Principal Air - Flight Training / Charter in Canada

Principal Air - Flight Training / Charter in Canada, Learn to Fly


Unit D 30460 Liberator Ave. (Just past the Main Terminal)
Abbotsford International Airport
V2T 6H5
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“Do what we can, summer will have its flies.”
--Ralph Waldo Emerson--


Summer is here. Clear skies beckon. Outside temperatures climb. It’s a great time to be a pilot. It’s a great time to take to the skies. It’s a great time, as well, to refresh ourselves on the necessary awareness, observations and precautions required to ensure we maintain safe operating temperatures and proper cooling of our trusty power plant. If we don’t properly feed and water the horses, they may balk at just the wrong moment.

Light aircraft engines are almost all air-cooled. This cooling is achieved by a carefully designed system of directing outside air in through cowl openings, over the engine and back into the atmosphere during flight. Outside air passing over the engine carries away excess heat allowing the engine to maintain its normal temperature range.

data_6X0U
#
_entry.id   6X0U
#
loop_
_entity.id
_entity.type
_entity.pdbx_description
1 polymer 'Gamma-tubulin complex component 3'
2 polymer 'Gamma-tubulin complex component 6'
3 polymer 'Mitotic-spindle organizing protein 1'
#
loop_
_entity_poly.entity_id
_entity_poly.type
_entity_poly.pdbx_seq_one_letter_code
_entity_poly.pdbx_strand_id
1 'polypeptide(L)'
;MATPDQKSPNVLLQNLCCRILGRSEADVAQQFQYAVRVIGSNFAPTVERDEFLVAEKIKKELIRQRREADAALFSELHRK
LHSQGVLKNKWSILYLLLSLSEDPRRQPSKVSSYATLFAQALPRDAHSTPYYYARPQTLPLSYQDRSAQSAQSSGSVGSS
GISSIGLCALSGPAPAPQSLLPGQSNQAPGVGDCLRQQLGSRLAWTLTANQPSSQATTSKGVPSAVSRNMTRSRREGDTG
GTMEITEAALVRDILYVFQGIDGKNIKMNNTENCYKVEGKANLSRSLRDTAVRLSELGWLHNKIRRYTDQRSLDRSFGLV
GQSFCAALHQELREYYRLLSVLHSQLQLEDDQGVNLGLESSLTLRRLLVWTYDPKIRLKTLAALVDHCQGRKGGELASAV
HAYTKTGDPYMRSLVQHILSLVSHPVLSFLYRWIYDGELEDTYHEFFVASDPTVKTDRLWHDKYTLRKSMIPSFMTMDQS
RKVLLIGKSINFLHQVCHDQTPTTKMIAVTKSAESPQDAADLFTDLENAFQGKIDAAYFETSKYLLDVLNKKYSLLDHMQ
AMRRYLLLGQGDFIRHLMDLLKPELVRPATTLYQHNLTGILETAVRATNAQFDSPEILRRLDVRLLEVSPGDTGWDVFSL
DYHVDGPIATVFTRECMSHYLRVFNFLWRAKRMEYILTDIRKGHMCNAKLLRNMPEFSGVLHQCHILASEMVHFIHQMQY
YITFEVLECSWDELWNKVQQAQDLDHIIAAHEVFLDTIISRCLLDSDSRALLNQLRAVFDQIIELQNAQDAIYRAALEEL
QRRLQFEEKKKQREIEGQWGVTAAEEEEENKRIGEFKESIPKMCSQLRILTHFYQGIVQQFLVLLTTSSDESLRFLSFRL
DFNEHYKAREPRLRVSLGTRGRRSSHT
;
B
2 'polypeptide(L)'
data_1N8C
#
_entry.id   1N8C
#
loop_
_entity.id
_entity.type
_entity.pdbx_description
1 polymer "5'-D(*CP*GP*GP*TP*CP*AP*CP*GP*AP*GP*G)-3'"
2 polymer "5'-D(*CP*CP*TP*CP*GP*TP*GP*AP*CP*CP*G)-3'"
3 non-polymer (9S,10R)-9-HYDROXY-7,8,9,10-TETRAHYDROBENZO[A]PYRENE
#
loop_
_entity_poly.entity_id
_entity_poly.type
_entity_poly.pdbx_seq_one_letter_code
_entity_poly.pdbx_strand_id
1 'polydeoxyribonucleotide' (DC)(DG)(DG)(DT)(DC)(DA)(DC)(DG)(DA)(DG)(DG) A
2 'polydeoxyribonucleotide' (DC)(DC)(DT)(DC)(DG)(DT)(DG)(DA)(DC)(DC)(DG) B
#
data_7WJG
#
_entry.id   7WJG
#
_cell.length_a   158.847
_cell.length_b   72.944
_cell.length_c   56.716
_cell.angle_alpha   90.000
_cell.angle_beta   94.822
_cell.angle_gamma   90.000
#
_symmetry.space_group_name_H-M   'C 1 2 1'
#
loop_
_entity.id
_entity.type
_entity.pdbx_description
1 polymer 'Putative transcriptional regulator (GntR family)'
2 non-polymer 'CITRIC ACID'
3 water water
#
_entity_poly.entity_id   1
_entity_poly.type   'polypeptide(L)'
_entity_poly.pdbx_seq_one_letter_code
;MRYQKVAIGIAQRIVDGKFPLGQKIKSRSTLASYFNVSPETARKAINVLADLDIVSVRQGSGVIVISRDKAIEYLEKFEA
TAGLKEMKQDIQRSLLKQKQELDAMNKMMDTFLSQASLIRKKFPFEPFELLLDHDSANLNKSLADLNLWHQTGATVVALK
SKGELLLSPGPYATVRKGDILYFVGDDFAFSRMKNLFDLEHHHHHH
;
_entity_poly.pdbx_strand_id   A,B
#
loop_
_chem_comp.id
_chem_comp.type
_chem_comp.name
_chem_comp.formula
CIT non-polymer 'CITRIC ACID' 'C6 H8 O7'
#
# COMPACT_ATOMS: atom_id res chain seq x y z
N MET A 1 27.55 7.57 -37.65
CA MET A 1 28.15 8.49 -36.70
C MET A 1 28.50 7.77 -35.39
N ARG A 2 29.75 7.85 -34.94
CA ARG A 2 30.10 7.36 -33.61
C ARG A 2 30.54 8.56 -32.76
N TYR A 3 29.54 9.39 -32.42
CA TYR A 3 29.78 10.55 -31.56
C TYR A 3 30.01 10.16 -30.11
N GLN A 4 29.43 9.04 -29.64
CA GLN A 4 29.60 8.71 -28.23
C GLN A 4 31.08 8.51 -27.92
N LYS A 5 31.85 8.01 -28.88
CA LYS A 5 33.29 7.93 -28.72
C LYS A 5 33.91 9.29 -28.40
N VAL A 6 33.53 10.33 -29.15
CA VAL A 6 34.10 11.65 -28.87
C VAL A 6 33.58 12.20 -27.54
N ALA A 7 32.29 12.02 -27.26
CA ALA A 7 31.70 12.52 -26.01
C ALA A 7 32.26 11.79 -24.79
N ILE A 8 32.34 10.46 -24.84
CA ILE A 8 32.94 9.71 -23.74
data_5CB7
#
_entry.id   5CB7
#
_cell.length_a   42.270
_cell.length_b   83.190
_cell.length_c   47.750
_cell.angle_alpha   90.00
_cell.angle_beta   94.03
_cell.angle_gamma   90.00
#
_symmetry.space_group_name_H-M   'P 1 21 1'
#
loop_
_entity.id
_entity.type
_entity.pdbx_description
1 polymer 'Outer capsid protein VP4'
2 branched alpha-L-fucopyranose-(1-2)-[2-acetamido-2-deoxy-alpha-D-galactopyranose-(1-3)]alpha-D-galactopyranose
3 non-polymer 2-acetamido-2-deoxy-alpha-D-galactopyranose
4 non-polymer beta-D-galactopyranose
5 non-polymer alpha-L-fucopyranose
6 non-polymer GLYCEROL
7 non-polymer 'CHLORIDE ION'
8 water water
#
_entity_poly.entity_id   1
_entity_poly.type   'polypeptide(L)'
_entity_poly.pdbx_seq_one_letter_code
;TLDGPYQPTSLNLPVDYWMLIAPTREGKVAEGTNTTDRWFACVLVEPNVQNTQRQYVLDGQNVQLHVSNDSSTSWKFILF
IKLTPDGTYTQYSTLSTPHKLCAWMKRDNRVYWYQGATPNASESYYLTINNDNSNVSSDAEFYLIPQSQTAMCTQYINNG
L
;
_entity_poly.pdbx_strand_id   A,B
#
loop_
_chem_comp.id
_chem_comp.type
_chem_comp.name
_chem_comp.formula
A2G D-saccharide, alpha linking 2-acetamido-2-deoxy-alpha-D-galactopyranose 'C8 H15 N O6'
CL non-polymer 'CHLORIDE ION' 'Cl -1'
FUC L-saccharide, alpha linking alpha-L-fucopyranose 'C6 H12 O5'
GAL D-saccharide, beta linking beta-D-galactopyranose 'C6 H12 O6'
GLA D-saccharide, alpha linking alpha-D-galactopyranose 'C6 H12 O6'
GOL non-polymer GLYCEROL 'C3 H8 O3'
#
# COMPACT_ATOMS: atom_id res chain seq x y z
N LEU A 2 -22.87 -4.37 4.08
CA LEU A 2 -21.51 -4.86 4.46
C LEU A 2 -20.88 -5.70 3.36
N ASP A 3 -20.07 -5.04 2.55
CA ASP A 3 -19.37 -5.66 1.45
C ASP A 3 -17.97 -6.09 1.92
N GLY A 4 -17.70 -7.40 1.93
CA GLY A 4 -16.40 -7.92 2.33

During winter months we operate in cooler temperatures; engine cooling is normally not a high priority. We are more concerned with ensuring that engine temperatures are sufficiently warm before we start down the runway for take off and that we cool the engine at a controlled rate to prevent shock cooling and potential damage to cylinders and other sensitive engine parts.

During hot summer months, proper cooling and maintenance of proper temperature ranges can be very important.

During pre-flight inspection confirm cowl openings are unobstructed, no debris, birds’ nests or other unwanted items have found their way into the engine compartment and that the air ducting forms a proper seal between the cowl and the aluminium baffles so air is properly directed over the engine and out the bottom of the cowling.

It is not uncommon for the rubber or fabric material seals that close the gap between aluminium baffles and cowling and serve to direct cooling air over the engine to deteriorate over time. This will cause no significant difficulties when flying in cool temperatures, but in warm or hot conditions failure to fully exploit the cooling potential of air passing through the system can be a serious matter. The warmer the outside air the less potential it has for cooling the engine and the more important it is for all of it to pass through.